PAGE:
By Bree Davies
By Emerald O'Brien
By Gina Tron
By Jon Solomon
By Drew Ailes
By Courtney Harrell
By Kyra Scrimgeour
His success battling hillsides in flames ultimately convinced Coolio that he'd be able to return to Los Angeles without returning to drooling junkiedom. Back home, he got a deal to cut another single, "You're Gonna Miss Me." About the contract, and the middling success of the recording in general, he says succinctly, "I got dicked again." He subsequently hooked up with another group, WC and the MAAD Circle, which recorded a disc for Priority Records. He still considers himself a member of that act, but he's found more success on his own. With the assistance of a DJ named Wino, he cut It Takes a Thief for Tommy Boy and watched it lift him from obscurity in a few short months. The first single, "County Line," is an autobiographical blast that draws on Coolio's crack years--he sings about being asked for an autograph while waiting to get his welfare check--without sounding the slightest bit self-pitying. "Fantastic Voyage" is even better, a summertime anthem that uses a generous sample from the 1980 Lakeside groovefest of the same name to subtly subvert the gangsta mentality. At a time when Ice Cube and Snoop were using old-school funk samples as the backdrops for ghetto revenge fantasies, Coolio found a way to recapture the simple fun the music exuded in the first place. Later, on "Mama I'm in Love With a Gangsta" (a quasi-duet with feisty vocalist LeShaun), Coolio plays the part of a jailed felon who fears his lover is being unfaithful to him while he's behind bars. This is a potentially serious subject, and in dealing with it, Coolio uses profane language that pulls no punches. Still, the basic warmth of the rapper shines through, transforming the track into something slightly comic and undeniably charming. Even when he tries to talk tough, he remains a spaced-out, warmhearted guy.
Of course, admitting this in the current rap climate isn't good for the longevity of artists' careers--which in hip-hop aren't very lengthy in the first place. Thus, Coolio isn't about to concede that Thief works so well because of its lighter moments. "The last album was really personal, and some of the songs on it were really dark," he insists. "And some of it was really street, too."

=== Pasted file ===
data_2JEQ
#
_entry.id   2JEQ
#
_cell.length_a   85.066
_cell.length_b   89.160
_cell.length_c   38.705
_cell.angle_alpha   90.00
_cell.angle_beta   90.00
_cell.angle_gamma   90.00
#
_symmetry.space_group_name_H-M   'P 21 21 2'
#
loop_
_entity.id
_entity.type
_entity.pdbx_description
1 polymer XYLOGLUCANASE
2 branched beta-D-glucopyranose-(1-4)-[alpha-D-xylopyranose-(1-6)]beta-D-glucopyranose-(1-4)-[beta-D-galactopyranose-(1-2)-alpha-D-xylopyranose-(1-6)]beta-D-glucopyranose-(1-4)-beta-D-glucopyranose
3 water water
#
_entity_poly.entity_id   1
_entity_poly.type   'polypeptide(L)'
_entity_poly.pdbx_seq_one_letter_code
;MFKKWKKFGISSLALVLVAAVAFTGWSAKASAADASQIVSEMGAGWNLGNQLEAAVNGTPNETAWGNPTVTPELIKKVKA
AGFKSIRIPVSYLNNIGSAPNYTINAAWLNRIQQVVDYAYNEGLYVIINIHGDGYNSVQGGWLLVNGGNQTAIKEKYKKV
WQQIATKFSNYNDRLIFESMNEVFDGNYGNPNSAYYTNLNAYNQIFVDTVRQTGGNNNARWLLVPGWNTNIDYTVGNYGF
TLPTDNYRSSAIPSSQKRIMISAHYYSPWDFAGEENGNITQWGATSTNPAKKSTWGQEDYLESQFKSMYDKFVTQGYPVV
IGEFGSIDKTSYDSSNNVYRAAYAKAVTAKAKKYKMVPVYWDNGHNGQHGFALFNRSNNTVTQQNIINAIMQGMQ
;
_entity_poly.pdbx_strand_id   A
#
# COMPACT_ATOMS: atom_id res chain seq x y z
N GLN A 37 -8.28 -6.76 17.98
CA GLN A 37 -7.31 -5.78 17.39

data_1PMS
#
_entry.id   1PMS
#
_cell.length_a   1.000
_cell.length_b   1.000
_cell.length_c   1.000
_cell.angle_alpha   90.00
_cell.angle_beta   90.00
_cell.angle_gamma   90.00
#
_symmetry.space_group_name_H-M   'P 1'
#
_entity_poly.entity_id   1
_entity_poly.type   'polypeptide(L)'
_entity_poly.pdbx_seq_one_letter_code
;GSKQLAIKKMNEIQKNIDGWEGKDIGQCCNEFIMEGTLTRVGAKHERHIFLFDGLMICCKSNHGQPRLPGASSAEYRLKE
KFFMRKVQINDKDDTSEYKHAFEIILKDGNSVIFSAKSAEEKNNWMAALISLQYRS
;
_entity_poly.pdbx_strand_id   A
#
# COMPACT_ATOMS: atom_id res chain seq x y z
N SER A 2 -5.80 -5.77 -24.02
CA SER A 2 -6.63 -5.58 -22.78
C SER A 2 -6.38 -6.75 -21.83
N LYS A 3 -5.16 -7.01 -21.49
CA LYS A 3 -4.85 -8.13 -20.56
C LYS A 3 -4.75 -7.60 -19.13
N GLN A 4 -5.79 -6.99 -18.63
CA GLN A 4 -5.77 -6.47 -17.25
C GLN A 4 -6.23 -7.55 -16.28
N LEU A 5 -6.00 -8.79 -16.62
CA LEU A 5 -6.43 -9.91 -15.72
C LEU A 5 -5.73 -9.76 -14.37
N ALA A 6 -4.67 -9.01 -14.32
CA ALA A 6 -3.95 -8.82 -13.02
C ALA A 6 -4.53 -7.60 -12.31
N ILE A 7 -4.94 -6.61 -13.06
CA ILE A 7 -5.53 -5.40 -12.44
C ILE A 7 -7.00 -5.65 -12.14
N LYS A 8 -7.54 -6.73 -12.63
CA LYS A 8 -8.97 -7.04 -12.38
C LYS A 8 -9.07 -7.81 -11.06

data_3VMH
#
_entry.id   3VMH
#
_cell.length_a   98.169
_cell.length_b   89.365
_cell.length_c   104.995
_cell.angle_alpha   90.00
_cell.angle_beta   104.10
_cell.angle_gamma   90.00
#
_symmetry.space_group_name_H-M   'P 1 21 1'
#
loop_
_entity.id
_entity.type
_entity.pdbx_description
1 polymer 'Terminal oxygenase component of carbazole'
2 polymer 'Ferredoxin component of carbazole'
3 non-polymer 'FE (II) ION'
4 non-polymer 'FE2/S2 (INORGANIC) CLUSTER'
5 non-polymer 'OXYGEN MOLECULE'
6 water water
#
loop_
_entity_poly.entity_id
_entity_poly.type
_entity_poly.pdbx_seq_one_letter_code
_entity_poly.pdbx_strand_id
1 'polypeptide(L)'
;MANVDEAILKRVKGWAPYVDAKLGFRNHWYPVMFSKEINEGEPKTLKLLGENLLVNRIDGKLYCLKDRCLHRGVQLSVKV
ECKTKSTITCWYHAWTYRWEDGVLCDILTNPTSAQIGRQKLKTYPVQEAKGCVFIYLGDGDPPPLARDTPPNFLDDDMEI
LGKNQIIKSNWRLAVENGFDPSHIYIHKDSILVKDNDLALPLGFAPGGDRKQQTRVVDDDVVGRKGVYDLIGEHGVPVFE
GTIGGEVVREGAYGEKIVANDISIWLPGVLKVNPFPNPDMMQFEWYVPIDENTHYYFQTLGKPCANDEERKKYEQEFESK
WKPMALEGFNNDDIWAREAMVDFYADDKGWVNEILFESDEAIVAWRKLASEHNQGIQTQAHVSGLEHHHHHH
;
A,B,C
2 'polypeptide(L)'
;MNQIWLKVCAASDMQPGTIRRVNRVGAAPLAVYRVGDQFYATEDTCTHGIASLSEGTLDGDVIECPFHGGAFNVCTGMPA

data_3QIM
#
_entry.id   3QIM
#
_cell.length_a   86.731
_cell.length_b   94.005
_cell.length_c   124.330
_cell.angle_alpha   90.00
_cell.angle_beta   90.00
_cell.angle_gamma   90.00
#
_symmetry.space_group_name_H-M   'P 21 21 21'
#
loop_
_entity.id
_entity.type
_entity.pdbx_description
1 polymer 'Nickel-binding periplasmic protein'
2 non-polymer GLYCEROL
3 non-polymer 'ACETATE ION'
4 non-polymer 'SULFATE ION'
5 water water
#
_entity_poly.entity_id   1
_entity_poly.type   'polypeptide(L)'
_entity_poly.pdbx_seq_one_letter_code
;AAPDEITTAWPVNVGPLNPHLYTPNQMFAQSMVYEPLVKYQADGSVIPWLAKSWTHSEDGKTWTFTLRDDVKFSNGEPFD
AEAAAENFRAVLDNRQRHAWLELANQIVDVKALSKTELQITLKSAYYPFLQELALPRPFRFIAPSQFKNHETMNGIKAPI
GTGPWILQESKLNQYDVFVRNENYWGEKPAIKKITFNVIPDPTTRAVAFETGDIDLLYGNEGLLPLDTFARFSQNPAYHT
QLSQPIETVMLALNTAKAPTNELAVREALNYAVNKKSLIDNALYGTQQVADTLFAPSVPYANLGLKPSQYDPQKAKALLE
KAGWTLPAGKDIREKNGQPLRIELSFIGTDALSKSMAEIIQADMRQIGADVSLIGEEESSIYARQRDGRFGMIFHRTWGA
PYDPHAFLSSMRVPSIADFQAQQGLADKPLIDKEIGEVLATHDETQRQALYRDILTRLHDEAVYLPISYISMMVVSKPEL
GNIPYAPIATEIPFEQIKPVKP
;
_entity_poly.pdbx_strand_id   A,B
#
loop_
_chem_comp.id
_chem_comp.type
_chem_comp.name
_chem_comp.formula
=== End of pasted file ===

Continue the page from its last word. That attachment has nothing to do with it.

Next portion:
But Coolio seems to understand his strengths better than he at first lets on. He describes his upcoming album, due in September, as having "better production than the last album. And the songs overall are more in the mode of being entertaining. They're meant to give you a more positive feeling than the last ones." His choice for the inaugural single from the disc, he elaborates, is "Too Hot," built atop a sample from Kool and the Gang's identically titled 1980 smash. "It's a sexual-awareness song, and kind of an AIDS-awareness song, too. But even though it's a song people can listen to and learn from, it's also something people will get some enjoyment out of."
The rapper's just as certain that the reconfigured hip-hop and funk in which he specializes hasn't run its course, in spite of suggestions by New York rappers such as Nine that the style has beaten itself to death. He swears that there are no Parliament-Funkadelic samples on his new platter, and while many of the other songs he's used as source material (by Smokey Robinson and Sly & the Family Stone among them) are from the same general era, he feels he's been able to give them a fresh twist. "Besides, there are enough people out there who like this kind of music and who aren't tired of it," he says. "I try not to get into the whole West Coast-East Coast thing, anyhow. I don't really comment on people's little qualms and pet peeves because, really, it's a jealousy-type thing."
Coolio admits to feeling envious himself when he was booked to play this year's Lollapalooza on the second stage, even though Thief has sold far more copies than nearly every album released by the main acts on the bill. "It did bother me at first," he says. "It was basically an ego thing, but my ego has been shattered into thousands of pieces so many times that it's easy to put it together again. I'm just happy to have the opportunity to tour and to have my shit be heard. Because I still remember when the only person hearing me was me, and when I was having to steal just to eat.
"I've done a lot of things I'm not proud of, but, shit, a lot of people do. And I haven't done anything that stops me from sleeping at night."
Lollapalooza '95--Second Stage, featuring Coolio. 1 p.m. Saturday, July 8, Fiddler's Green, $28, 830-TIXS; Coolio. 8 p.m. Sunday, July 9, Fox Theatre, 1135 13th Street, Boulder, $15.75, 447-0095 or 830-